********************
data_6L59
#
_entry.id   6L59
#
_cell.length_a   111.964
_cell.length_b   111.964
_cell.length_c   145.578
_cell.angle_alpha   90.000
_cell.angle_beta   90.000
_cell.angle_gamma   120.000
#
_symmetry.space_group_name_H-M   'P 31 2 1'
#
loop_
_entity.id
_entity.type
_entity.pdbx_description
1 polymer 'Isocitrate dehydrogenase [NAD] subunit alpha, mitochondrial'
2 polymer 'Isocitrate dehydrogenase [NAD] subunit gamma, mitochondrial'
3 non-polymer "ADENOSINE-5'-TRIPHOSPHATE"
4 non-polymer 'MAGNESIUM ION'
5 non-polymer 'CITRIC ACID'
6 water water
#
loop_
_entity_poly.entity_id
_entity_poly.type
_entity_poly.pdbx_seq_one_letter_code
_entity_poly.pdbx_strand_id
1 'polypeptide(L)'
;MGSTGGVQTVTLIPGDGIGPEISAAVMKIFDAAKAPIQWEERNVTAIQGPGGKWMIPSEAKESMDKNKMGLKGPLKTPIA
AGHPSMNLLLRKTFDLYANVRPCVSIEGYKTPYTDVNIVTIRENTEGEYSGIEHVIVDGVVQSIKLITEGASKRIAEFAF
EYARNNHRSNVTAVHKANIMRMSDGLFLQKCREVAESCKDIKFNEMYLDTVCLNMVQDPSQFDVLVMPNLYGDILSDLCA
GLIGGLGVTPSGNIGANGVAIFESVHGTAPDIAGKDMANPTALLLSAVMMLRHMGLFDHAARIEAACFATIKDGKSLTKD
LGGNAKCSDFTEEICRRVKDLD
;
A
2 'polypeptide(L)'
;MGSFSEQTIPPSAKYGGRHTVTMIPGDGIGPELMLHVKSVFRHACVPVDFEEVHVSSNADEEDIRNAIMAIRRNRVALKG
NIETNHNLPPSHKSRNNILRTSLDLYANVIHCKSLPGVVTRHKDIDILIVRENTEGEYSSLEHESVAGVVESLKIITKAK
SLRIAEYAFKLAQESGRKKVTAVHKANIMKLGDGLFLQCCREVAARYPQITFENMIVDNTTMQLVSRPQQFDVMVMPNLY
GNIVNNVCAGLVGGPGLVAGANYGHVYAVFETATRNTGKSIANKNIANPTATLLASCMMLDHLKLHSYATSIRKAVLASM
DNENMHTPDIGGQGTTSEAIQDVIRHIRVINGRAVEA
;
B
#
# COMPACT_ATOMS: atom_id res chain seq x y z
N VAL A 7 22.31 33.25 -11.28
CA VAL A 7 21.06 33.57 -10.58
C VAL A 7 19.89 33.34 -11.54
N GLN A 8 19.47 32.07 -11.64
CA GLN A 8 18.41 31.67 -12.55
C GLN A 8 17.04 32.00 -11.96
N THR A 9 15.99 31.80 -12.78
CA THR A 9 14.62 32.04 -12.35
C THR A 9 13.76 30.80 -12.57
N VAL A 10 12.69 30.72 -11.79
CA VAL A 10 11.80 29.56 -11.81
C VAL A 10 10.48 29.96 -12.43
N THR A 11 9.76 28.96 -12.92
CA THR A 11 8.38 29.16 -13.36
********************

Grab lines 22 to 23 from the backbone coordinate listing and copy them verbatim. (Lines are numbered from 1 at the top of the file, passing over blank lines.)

5 non-polymer 'CITRIC ACID'
6 water water